There's more, including a dance in which Harold, unwisely, strips down to his underwear while leaping about. He also wrestles, furiously, with a swan-shaped kiddie pool. (His hands burst into flames at one point, in a neat special effect that remains mysterious in its intentions.) Getting the jitters, he says that he woke up in the afternoon to hear "women's voices in the apartment below and I thought I had come to live finally in a home invaded by sluts!" Quite apart from the weakness of this line, it is interesting to contemplate how there could be a lower-level apartment, since it has already been established that Edith lives in the basement. Later, denouncing Edith as being a bottomless pit of need, he adds, "This is why men drive naked women into a pit with bayonets." Edith, ever the phrasemaker, replies, "And this is why women want to shoot men on sight. This is why they flush boy babies down the toilet at birth." In any case, they go several more rounds before the final, thoroughly unsurprising, clinch.

Throughout all of this, we are supposed to be witnessing what Edith describes as "the mystery of two people finding their way to the same particularity," but because Harold and Edith neither represent plausible human beings nor sympathetic sensibilities, there's no reason to believe that -- and even less to care whether -- they will end up in each other's arms. Under Kim Weild's direction, O'Keefe and Fiordellisi are nimble and game performers, willing and able to contort themselves into whatever attitude Mee dreams up, but the net effect is of watching balls rolling in separate tracks, following their prearranged paths, never meeting in any significant way.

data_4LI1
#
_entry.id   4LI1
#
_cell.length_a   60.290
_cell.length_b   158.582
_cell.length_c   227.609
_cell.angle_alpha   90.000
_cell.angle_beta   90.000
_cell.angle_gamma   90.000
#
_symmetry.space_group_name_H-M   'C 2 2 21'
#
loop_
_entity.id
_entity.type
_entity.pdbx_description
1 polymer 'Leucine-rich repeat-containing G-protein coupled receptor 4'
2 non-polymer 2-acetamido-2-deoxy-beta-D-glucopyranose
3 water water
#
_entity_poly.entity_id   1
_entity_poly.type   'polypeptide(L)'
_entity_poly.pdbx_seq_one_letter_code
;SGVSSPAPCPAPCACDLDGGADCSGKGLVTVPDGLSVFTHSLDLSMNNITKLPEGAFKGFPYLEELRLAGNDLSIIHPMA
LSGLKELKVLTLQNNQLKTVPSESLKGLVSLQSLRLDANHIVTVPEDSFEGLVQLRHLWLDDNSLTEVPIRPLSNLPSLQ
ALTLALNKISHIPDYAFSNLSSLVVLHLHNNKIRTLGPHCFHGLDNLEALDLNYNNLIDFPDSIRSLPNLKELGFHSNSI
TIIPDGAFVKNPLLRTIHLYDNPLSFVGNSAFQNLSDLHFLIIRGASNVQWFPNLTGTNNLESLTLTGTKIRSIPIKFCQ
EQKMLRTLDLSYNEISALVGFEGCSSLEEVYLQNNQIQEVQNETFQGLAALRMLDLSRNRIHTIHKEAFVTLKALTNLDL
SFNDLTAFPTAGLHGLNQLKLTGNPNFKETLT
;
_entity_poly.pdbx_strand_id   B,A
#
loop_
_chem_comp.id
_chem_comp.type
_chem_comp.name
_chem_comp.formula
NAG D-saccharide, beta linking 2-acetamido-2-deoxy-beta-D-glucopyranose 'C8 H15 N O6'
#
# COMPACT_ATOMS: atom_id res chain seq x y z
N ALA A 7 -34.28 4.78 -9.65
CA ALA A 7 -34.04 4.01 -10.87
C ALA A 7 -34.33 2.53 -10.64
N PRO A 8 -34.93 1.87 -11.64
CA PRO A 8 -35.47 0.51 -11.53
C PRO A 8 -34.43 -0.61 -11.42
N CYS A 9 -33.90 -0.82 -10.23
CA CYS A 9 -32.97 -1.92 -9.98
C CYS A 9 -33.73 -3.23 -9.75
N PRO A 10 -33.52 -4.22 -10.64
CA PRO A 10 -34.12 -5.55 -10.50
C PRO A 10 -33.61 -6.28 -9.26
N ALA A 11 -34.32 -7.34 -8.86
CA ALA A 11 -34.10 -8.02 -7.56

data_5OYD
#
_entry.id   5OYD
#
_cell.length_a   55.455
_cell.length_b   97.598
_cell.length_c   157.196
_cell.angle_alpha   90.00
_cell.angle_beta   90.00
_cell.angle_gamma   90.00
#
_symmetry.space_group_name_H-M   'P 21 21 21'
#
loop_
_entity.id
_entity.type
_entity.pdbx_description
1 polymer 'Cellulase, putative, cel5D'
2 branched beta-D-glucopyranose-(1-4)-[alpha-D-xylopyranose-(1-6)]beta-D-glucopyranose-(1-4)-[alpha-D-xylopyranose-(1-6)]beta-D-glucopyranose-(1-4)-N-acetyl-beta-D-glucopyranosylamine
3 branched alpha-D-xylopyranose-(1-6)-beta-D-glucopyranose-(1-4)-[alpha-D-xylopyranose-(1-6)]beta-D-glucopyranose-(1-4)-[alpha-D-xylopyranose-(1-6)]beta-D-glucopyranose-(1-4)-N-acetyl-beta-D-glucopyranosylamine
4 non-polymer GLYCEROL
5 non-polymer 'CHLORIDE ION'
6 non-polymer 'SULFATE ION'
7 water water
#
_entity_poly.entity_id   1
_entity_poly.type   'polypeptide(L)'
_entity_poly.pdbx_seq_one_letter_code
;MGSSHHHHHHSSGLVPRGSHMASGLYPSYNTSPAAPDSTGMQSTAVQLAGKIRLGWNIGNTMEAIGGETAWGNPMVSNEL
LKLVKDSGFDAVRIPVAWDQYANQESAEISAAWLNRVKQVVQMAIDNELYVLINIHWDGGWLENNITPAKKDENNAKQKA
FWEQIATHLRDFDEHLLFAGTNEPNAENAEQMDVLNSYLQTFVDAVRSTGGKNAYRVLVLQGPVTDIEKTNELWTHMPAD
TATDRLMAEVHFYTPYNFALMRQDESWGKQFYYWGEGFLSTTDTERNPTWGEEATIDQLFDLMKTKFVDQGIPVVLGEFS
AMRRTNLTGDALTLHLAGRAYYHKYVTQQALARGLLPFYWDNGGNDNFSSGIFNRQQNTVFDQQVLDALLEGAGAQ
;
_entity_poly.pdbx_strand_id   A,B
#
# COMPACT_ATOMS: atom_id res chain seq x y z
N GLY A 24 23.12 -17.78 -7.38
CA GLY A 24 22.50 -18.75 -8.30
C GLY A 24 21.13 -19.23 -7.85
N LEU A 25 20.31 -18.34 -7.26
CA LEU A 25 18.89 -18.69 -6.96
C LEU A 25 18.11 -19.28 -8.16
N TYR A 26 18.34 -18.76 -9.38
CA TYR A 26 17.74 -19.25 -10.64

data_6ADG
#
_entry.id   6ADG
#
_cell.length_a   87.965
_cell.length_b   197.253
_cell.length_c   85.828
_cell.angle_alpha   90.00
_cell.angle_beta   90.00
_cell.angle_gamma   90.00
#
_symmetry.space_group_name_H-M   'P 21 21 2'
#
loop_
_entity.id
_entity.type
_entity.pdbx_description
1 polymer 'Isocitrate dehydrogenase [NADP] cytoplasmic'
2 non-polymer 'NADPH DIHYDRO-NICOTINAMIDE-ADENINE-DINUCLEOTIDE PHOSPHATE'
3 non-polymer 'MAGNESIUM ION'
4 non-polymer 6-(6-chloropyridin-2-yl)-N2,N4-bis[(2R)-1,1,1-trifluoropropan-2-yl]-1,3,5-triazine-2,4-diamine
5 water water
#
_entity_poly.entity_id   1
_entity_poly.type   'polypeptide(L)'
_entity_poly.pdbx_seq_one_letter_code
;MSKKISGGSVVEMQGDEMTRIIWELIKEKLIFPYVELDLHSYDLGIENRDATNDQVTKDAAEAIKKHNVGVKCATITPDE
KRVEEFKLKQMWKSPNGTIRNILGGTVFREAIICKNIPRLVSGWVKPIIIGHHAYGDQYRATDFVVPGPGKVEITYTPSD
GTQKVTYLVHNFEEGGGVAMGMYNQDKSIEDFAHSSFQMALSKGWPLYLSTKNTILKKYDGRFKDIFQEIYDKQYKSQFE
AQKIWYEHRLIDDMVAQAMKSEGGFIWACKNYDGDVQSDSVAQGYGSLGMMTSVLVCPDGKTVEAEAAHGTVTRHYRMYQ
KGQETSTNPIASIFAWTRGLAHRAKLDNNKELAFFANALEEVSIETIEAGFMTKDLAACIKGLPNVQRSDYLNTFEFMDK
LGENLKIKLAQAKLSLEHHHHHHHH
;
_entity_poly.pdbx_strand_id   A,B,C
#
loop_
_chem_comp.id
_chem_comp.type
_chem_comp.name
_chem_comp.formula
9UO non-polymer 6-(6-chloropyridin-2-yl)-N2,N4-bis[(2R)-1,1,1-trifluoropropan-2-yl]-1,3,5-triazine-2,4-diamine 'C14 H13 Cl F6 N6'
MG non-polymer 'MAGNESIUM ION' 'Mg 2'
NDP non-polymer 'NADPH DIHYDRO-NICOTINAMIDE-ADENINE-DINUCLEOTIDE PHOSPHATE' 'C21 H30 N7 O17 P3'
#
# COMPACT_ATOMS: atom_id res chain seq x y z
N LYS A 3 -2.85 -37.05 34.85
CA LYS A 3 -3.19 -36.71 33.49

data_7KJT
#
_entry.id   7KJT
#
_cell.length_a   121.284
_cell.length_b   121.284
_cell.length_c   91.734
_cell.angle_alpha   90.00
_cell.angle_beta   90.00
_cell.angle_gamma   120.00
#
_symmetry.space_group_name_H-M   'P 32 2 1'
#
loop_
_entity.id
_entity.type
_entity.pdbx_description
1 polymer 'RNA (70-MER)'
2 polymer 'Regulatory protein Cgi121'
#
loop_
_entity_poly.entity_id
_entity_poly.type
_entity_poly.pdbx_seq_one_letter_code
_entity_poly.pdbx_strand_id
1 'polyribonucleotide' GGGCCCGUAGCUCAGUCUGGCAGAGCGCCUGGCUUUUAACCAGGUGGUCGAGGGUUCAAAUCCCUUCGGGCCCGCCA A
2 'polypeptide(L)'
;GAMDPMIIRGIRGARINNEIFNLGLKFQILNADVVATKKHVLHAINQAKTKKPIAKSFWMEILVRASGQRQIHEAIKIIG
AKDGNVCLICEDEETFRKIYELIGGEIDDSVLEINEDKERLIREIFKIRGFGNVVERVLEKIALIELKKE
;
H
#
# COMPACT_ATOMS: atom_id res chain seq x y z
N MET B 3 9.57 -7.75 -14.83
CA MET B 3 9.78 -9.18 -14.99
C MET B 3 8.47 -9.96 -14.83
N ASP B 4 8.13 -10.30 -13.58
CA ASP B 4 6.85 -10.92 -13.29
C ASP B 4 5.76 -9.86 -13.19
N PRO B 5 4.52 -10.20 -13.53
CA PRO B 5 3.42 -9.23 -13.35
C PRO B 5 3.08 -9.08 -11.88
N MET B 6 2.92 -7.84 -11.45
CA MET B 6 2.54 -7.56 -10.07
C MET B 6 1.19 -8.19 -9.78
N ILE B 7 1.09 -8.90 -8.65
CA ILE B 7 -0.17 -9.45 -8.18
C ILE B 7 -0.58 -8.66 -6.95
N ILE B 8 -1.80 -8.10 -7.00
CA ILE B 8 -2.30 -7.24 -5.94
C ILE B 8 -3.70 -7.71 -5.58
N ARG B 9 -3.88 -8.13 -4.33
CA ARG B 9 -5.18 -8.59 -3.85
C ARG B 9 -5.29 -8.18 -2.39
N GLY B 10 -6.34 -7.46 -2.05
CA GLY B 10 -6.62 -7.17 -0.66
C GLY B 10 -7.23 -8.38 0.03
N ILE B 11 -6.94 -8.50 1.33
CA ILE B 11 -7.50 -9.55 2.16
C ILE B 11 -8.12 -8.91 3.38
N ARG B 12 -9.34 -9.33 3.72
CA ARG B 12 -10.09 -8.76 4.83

Harvey is an attractive presence with a fine speaking voice, so maybe the next time out we'll get a sense of what she can do. Edward Pierce's set, a kind of Magritte painting come to life with walls depicting a blue sky dotted with fluffy clouds, a green park bench, and Astroturf deck, practically screams the news that we are in for an exceedingly coy entertainment. (It is very nicely done, however.) Theresa Squire's costumes are seemingly calculated to make the leads seem unattractive, thus, perhaps, underlining the spiritual nature of their attraction. Paul Miller's lighting and Christian Frederickson's sound -- which includes underscoring for the songs mentioned above, along with a spot of Aaron Copland and an opera aria -- are both solid.

Well, one man's delightful pastry is another's inducement to sugar shock. At the performance I attended, many seemed charmed by these antics; to me, this is first love without rapture, transport, or, most of all, wit. -- David Barbour

(19 June 2018)